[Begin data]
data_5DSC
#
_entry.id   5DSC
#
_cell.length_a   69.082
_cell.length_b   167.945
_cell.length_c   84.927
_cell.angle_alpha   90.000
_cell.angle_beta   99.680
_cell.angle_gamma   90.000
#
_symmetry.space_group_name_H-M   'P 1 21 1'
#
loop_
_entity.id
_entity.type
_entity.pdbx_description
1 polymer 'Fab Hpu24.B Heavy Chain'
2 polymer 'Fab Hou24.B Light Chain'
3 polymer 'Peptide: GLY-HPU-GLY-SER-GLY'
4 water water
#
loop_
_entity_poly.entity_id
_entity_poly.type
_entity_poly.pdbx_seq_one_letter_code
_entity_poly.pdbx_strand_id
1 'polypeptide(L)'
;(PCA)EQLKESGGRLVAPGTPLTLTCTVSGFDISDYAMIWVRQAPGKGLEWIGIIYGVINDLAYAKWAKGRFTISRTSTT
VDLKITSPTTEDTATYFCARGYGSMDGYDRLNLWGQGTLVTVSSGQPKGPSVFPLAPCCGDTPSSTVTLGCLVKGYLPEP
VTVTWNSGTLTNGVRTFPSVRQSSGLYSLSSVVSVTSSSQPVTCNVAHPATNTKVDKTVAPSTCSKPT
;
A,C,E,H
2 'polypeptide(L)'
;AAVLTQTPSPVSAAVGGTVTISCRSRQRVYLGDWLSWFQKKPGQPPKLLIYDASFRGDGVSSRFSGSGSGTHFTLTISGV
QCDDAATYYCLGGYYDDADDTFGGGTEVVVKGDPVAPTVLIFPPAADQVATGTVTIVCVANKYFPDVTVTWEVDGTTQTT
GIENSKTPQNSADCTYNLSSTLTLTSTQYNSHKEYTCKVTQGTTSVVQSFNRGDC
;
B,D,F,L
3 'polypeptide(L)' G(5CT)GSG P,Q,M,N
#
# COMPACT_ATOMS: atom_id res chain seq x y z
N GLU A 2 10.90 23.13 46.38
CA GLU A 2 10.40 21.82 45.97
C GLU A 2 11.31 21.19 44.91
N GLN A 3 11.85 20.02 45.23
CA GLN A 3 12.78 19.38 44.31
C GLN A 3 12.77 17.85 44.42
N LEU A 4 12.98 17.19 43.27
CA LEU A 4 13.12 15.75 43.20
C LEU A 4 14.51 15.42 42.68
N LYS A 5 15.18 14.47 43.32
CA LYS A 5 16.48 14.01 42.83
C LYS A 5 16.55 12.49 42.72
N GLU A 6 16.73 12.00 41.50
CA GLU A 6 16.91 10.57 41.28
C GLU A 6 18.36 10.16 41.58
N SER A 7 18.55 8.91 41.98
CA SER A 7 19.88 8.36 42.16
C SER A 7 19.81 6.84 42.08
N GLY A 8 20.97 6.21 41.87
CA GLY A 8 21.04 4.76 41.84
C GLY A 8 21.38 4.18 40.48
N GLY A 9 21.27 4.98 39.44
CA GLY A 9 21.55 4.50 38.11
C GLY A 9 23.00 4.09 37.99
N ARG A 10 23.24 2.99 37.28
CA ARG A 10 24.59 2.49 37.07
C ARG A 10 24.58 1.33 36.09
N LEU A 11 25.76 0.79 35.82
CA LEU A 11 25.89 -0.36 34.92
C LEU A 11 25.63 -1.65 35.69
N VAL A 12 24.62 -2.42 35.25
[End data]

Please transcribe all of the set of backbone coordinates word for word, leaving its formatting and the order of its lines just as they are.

data_5DSC
#
_entry.id   5DSC
#
_cell.length_a   69.082
_cell.length_b   167.945
_cell.length_c   84.927
_cell.angle_alpha   90.000
_cell.angle_beta   99.680
_cell.angle_gamma   90.000
#
_symmetry.space_group_name_H-M   'P 1 21 1'
#
loop_
_entity.id
_entity.type
_entity.pdbx_description
1 polymer 'Fab Hpu24.B Heavy Chain'
2 polymer 'Fab Hou24.B Light Chain'
3 polymer 'Peptide: GLY-HPU-GLY-SER-GLY'
4 water water
#
loop_
_entity_poly.entity_id
_entity_poly.type
_entity_poly.pdbx_seq_one_letter_code
_entity_poly.pdbx_strand_id
1 'polypeptide(L)'
;(PCA)EQLKESGGRLVAPGTPLTLTCTVSGFDISDYAMIWVRQAPGKGLEWIGIIYGVINDLAYAKWAKGRFTISRTSTT
VDLKITSPTTEDTATYFCARGYGSMDGYDRLNLWGQGTLVTVSSGQPKGPSVFPLAPCCGDTPSSTVTLGCLVKGYLPEP
VTVTWNSGTLTNGVRTFPSVRQSSGLYSLSSVVSVTSSSQPVTCNVAHPATNTKVDKTVAPSTCSKPT
;
A,C,E,H
2 'polypeptide(L)'
;AAVLTQTPSPVSAAVGGTVTISCRSRQRVYLGDWLSWFQKKPGQPPKLLIYDASFRGDGVSSRFSGSGSGTHFTLTISGV
QCDDAATYYCLGGYYDDADDTFGGGTEVVVKGDPVAPTVLIFPPAADQVATGTVTIVCVANKYFPDVTVTWEVDGTTQTT
GIENSKTPQNSADCTYNLSSTLTLTSTQYNSHKEYTCKVTQGTTSVVQSFNRGDC
;
B,D,F,L
3 'polypeptide(L)' G(5CT)GSG P,Q,M,N
#
# COMPACT_ATOMS: atom_id res chain seq x y z
N GLU A 2 10.90 23.13 46.38
CA GLU A 2 10.40 21.82 45.97
C GLU A 2 11.31 21.19 44.91
N GLN A 3 11.85 20.02 45.23
CA GLN A 3 12.78 19.38 44.31
C GLN A 3 12.77 17.85 44.42
N LEU A 4 12.98 17.19 43.27
CA LEU A 4 13.12 15.75 43.20
C LEU A 4 14.51 15.42 42.68
N LYS A 5 15.18 14.47 43.32
CA LYS A 5 16.48 14.01 42.83
C LYS A 5 16.55 12.49 42.72
N GLU A 6 16.73 12.00 41.50
CA GLU A 6 16.91 10.57 41.28
C GLU A 6 18.36 10.16 41.58
N SER A 7 18.55 8.91 41.98
CA SER A 7 19.88 8.36 42.16
C SER A 7 19.81 6.84 42.08
N GLY A 8 20.97 6.21 41.87
CA GLY A 8 21.04 4.76 41.84
C GLY A 8 21.38 4.18 40.48
N GLY A 9 21.27 4.98 39.44
CA GLY A 9 21.55 4.50 38.11
C GLY A 9 23.00 4.09 37.99
N ARG A 10 23.24 2.99 37.28
CA ARG A 10 24.59 2.49 37.07
C ARG A 10 24.58 1.33 36.09
N LEU A 11 25.76 0.79 35.82
CA LEU A 11 25.89 -0.36 34.92
C LEU A 11 25.63 -1.65 35.69
N VAL A 12 24.62 -2.42 35.25